Nietzsche, Friedrich Wilhelm (1844-1900), German philosopher, poet, and classical philologist, who was one of the most provocative and influential thinkers of the 19th century.

Nietzsche was born in Röcken, Prussia. His father, a Lutheran minister, died when Nietzsche was five, and his mother in a home that included his grandmother, two aunts, and a sister raised Nietzsche. He studied classical philology at the universities of Bonn and Leipzig and was appointed professor of classical philology at the University of Basel at the age of 24. Ill health (he was plagued throughout his life by poor eyesight and migraine headaches) forced his retirement in 1879. Ten years later he suffered a mental breakdown from which he never recovered. He died in Weimar in 1900.

In addition to the influence of Greek culture, particularly the philosophies of Plato and Aristotle, Nietzsche was influenced by German philosopher Arthur Schopenhauer by the theory of evolution, and by his friendship with German composer Richard Wagner.

Nietzsche's first major work, Die Geburt der Tragödie aus dem Geiste de Musik (The Birth of Tragedy), appeared in 1872. His most prolific period as an author was the 1880s. During the decade he wrote Also sprach Zarathustra (Parts I-III, 1883-1884; Part IV, 1885; translated as Thus Spake Zarathustra); Jenseits von Gut und Böse (1886; Beyond Good and Evil); Zur Genealogie de Moral (1887; On the Genealogy of Morals); Der Antichrist (1888; The Antichrist); and Ecce Homo (completed 1888, published 1908). Nietzsche's last major work, The Will to Power (Der Wille zur Macht), was published in 1901.

One of Nietzsche's fundamental contentions was that traditional values (represented primarily by Christianity) had lost their power in the lives of individuals. He expressed this in his proclamation “God is dead.” He was convinced that traditional values represented a “slave morality,” a morality created by weak and resentful individuals who encouraged such behavior as gentleness and kindness because the behaviour served their interests. Nietzsche claimed that new values could be created to replace the traditional ones, and his discussion of the possibility led to his concept of the over man or superman.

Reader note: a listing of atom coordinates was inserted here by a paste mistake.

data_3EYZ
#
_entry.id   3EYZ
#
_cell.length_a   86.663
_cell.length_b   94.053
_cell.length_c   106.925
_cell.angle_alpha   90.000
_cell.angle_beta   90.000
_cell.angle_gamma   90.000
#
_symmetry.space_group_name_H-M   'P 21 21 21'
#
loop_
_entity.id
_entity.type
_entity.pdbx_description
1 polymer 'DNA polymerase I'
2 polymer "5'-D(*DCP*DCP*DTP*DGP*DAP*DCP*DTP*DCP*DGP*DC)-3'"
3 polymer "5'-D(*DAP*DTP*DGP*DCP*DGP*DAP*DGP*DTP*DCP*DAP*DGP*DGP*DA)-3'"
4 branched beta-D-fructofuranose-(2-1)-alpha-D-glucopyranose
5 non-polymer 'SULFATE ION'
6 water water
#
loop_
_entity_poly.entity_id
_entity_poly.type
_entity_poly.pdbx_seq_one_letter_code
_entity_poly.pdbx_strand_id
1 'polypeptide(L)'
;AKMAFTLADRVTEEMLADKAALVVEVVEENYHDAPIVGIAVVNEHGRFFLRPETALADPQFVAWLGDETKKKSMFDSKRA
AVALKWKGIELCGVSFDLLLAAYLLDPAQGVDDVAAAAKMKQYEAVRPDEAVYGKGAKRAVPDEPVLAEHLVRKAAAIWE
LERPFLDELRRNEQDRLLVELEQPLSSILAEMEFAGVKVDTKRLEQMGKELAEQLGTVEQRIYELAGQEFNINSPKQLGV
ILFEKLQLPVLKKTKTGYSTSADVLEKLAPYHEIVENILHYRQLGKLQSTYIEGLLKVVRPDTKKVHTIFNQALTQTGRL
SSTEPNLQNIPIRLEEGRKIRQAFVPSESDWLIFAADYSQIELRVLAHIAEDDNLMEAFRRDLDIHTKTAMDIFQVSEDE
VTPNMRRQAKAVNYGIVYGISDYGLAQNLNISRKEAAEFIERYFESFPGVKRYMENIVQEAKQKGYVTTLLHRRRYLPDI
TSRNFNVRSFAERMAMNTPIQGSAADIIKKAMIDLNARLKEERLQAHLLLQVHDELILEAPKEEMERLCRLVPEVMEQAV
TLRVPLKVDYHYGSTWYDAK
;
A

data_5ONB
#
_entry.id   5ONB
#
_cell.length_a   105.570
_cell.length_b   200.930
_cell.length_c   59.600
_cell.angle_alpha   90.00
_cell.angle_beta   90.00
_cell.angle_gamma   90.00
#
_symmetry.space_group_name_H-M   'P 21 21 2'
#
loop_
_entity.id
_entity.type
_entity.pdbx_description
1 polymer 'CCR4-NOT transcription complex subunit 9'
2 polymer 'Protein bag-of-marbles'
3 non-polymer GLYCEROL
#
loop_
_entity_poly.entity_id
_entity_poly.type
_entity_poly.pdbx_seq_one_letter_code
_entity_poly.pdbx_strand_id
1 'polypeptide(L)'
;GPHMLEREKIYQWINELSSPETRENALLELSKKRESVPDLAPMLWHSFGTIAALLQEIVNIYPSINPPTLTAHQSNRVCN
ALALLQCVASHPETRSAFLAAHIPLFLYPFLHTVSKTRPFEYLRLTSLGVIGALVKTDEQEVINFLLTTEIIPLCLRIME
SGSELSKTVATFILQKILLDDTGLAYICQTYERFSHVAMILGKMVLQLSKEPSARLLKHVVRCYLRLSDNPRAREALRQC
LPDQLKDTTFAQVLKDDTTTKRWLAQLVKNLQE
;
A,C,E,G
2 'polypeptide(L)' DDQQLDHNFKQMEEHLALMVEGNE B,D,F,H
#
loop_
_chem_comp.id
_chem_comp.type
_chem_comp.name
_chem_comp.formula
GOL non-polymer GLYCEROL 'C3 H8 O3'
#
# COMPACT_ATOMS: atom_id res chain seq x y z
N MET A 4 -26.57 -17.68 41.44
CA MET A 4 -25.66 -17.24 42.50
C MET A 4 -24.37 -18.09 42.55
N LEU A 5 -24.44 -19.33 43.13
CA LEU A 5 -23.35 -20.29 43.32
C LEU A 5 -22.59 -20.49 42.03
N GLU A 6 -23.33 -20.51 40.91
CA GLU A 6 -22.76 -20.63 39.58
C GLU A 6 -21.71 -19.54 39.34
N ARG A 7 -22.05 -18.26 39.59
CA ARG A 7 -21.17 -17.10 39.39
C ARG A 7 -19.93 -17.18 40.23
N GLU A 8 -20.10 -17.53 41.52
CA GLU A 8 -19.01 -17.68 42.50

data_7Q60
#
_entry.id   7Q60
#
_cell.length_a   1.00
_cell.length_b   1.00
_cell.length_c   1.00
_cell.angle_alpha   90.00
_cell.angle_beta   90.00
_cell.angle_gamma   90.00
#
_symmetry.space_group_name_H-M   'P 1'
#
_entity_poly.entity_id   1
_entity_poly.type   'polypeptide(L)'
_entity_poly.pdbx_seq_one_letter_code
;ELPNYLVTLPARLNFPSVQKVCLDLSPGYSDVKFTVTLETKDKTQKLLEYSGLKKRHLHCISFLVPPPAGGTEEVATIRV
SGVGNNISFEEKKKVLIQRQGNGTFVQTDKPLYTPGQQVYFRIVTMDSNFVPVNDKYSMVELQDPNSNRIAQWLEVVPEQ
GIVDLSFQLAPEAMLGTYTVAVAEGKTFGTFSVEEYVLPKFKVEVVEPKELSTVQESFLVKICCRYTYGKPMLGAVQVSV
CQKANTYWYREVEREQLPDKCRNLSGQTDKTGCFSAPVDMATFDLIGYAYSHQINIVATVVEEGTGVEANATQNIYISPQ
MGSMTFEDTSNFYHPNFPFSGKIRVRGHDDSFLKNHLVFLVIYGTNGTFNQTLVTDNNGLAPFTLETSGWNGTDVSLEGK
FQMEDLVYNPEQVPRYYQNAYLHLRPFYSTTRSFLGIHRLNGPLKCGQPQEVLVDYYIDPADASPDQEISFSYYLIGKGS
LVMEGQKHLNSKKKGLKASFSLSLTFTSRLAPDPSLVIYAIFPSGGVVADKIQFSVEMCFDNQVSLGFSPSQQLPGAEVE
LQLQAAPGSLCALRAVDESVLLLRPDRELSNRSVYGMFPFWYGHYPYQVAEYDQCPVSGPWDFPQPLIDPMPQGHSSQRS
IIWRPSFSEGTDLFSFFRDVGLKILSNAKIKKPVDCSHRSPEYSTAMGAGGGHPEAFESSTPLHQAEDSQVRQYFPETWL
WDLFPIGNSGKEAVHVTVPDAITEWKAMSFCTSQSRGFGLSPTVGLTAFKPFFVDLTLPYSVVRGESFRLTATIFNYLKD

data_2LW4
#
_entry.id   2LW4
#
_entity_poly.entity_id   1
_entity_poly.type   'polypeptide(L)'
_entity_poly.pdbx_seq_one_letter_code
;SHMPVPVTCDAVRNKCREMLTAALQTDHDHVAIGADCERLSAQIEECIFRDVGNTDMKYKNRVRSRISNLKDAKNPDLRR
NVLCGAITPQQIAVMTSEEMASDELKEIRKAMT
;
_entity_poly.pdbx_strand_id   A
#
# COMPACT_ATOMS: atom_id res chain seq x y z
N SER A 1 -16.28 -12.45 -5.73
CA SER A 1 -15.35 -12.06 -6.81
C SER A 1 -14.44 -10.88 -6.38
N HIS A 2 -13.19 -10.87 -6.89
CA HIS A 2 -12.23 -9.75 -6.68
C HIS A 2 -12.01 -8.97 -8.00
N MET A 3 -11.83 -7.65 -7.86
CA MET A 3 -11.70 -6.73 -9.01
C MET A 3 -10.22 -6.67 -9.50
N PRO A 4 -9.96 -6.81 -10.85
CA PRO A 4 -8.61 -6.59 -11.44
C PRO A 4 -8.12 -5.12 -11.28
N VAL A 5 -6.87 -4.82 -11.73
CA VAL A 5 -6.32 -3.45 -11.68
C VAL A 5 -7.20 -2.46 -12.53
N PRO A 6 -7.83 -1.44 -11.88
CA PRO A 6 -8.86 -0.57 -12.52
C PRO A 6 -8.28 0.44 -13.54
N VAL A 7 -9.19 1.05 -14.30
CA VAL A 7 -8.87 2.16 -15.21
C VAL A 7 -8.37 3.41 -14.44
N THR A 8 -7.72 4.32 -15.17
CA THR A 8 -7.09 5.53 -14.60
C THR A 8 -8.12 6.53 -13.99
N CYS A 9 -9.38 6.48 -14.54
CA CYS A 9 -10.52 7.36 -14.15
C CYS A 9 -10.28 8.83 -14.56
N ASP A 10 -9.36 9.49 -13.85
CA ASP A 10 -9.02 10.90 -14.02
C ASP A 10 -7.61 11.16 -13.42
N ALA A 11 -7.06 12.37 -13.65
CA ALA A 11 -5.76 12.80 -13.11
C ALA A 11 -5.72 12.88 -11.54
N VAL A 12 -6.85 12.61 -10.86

According to Nietzsche, the masses (whom he termed the herd or mob) conform to tradition, whereas his ideal overman is secure, independent, and highly individualistic. The overman feels deeply, but his passions are rationally controlled. Concentrating on the real world, rather than on the rewards of the next world promised by religion, the overman affirms life, including the suffering and pain that accompany human existence. Nietzsche's overman is a creator of values, a creator of a “master morality” that reflects the strength and independence of one who is liberated from all values, except those that he deems valid.

Nietzsche maintained that all human behavior is motivated by the will to power. In its positive sense, the will to power is not simply power over others, but the power over oneself that is necessary for creativity. Such power is manifested in the overman's independence, creativity, and originality. Although Nietzsche explicitly denied that any overmen had yet arisen, he mentions several individuals who could serve as models. Among these models he lists Jesus, Greek philosopher Socrates, Florentine thinker Leonardo da Vinci, Italian artist Michelangelo, English playwright William Shakespeare, German author Johann Wolfgang von Goethe, Roman ruler Julius Caesar, and French emperor Napoleon I.

The concept of the overman has often been interpreted as one that postulates a master-slave society and has been identified with totalitarian philosophies. Many scholars deny the connection and attribute it to misinterpretation of Nietzsche's work.
  An acclaimed poet, Nietzsche exerted much influence on German literature, as well as on French literature and theology. His concepts have been discussed and elaborated upon by such individuals as German philosophers Karl Jaspers and Martin Heidegger, and German Jewish philosopher, Martin Buber, German American theologian Paul Tillich, and French writers

Albert Camus and Jean Paul Sartre After World War II (1939-1945), American theologians Thomas J. J. Altizer and Paul Van Buren seized upon Nietzsche's proclamation “God is dead” in their attempt to make Christianity relevant to its believers in the 1960s and 1970s. See also Existentialism.